The Fear of the Lord

Proverbs 9: 10The fear of the Lord is the beginning of wisdom, knowledge of the Holy One is understanding

They’ve been called “Old School”, or more appropriately “Neanderthals”[i].  They are coaches who motivate through fear and intimidation.  Playing on teams in the 70’s-80’s I had the non-privilege of being coached by a few.  One was a high school volleyball coach.  We only had a senior team, but I earned a spot as the only sophomore.  I had no formal training in volleyball but had played recreationally for many years and it came naturally.  Organized volleyball, however, proved to be different.  I had to learn positions, receiving formations, and offensive formations.  Instructions would be barked at me in practise with little patience, and most senior players clearly learned from the coach and gave me little help.  So, I would try to learn from the bench during games for the day my name would be called.  I had little excitement about that day though, as I saw what happened to others – the coach yelled, threw his clipboard and then pulled the player.

The day did come, however, when my name was called, along with the other “bench warmers”.  We had a substantial lead so he felt confident we could finish the game.  A sport that I was a natural at was no longer natural and no longer fun.  Aside from trying to think about the correct positioning, all I could think was: “don’t make a mistake”.  As a Power, that ball was going to be set to me and my entire body was stiff including my wrist.  Not surprisingly, when I spiked that ball it sailed straight through the court even hitting the back wall.  My bench-riding brothers had similar fates and after a few tirades on the bench, and the other team eating away at the lead, we were all pulled from the game in shame.  Now that’s coaching!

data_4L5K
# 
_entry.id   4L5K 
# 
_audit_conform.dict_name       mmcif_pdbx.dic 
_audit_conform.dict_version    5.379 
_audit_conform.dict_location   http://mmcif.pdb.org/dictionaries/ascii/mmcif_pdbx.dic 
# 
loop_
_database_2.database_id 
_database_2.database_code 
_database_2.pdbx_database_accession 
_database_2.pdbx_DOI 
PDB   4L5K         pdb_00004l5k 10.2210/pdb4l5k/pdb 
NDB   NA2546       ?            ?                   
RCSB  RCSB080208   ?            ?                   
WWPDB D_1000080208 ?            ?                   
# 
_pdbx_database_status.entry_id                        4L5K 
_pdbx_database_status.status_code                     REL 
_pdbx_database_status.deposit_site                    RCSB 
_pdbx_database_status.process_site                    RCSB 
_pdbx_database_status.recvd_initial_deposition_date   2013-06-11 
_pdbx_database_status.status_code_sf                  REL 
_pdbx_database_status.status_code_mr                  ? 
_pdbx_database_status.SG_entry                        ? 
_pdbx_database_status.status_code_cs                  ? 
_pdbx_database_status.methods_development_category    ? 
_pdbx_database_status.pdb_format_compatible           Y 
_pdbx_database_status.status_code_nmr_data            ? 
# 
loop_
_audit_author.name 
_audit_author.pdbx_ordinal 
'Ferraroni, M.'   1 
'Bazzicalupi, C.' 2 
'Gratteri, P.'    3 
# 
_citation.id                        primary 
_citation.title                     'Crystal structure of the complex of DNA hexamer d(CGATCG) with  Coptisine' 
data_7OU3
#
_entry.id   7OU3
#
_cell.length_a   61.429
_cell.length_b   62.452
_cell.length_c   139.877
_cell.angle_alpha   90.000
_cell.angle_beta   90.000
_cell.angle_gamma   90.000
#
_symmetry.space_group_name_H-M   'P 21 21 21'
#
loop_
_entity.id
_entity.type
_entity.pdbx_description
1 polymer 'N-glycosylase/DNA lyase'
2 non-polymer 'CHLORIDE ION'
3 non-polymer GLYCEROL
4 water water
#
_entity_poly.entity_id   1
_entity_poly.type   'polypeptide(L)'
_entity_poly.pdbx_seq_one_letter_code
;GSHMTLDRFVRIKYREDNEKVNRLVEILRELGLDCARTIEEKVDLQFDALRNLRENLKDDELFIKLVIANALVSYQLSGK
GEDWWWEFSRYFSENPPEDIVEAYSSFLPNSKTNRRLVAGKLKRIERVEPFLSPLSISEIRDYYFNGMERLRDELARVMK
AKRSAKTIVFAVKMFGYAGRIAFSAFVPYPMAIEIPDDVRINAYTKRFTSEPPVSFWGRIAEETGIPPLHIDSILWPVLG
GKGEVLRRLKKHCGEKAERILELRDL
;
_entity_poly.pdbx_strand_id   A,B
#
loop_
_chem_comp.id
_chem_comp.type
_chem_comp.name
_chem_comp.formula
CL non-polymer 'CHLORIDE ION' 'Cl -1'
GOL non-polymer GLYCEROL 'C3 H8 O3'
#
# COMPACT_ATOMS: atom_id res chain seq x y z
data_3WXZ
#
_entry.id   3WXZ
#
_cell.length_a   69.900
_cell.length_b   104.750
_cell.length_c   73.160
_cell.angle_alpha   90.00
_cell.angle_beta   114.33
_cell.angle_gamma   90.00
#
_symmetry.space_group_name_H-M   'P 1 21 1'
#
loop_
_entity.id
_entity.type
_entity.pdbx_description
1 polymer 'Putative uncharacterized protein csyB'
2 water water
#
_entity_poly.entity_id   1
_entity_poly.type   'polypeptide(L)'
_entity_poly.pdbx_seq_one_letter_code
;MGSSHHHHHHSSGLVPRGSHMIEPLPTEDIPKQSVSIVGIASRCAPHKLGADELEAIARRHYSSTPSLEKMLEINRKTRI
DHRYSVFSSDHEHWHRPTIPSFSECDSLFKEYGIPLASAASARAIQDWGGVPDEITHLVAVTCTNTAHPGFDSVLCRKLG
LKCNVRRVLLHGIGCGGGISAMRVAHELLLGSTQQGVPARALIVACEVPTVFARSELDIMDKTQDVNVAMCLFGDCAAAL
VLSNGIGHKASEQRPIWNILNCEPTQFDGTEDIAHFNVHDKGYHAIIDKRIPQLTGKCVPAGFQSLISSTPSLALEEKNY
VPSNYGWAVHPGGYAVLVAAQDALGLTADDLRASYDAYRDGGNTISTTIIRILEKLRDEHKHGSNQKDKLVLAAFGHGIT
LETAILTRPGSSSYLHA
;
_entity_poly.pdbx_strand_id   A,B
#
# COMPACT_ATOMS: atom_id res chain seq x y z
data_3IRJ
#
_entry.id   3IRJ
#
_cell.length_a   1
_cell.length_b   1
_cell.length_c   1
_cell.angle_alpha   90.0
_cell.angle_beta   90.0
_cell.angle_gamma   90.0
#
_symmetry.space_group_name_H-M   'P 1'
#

I believe many Christians have this picture of a harsh dictator when they hear “the Fear of the Lord”.  They picture God sitting up in Heaven with a stick in hand, leaning over watching us sinners and ready to punish.  This unhelpful picture of God leads Christians to lead legalistic lives that are all about rule following, or in contrast, they dismiss the Fear of God altogether which leads to licentiousness.  Both extremes are wrong.

If you find that you obey God because you fear punishment or you want to earn His acceptance then you need to understand Paul’s letter to the Ephesian church.  “For it is by grace you have been saved, through faith—and this is not from yourselves, it is the gift of God – not by works, so that no one can boast.” (Ephes. 2:8-9).  Jesus did it all on the cross.  God does want you to obey Him, but He wants that to happen out of your love for Him, out of the process of the Holy Spirit’s sanctification. Anything else is just stale religion.

On the other extreme, if you have been misled by teaching that says you can no longer sin as a Christian or God doesn’t even see your sin, then you need to read Paul’s letter to the Philippians Therefore, my dear friends, as you have always obeyed–not only in my presence, but now much more in my absence–continue to work out your salvation with fear and trembling.”  (Philipp. 2:12).  Or read the story Ananias and Sapphira (Acts 5: 1-11).  Like the relationship between a child and a loving, righteous father, we need to have a healthy (reverent) fear of our Father in heaven knowing that he has placed boundaries in our lives for our benefit and out of His love for us, and we can face significant hardship and discipline when we willfully walk outside of those boundaries.  “The fear of the Lord is the beginning of wisdom.” (Prov. 9:10a)


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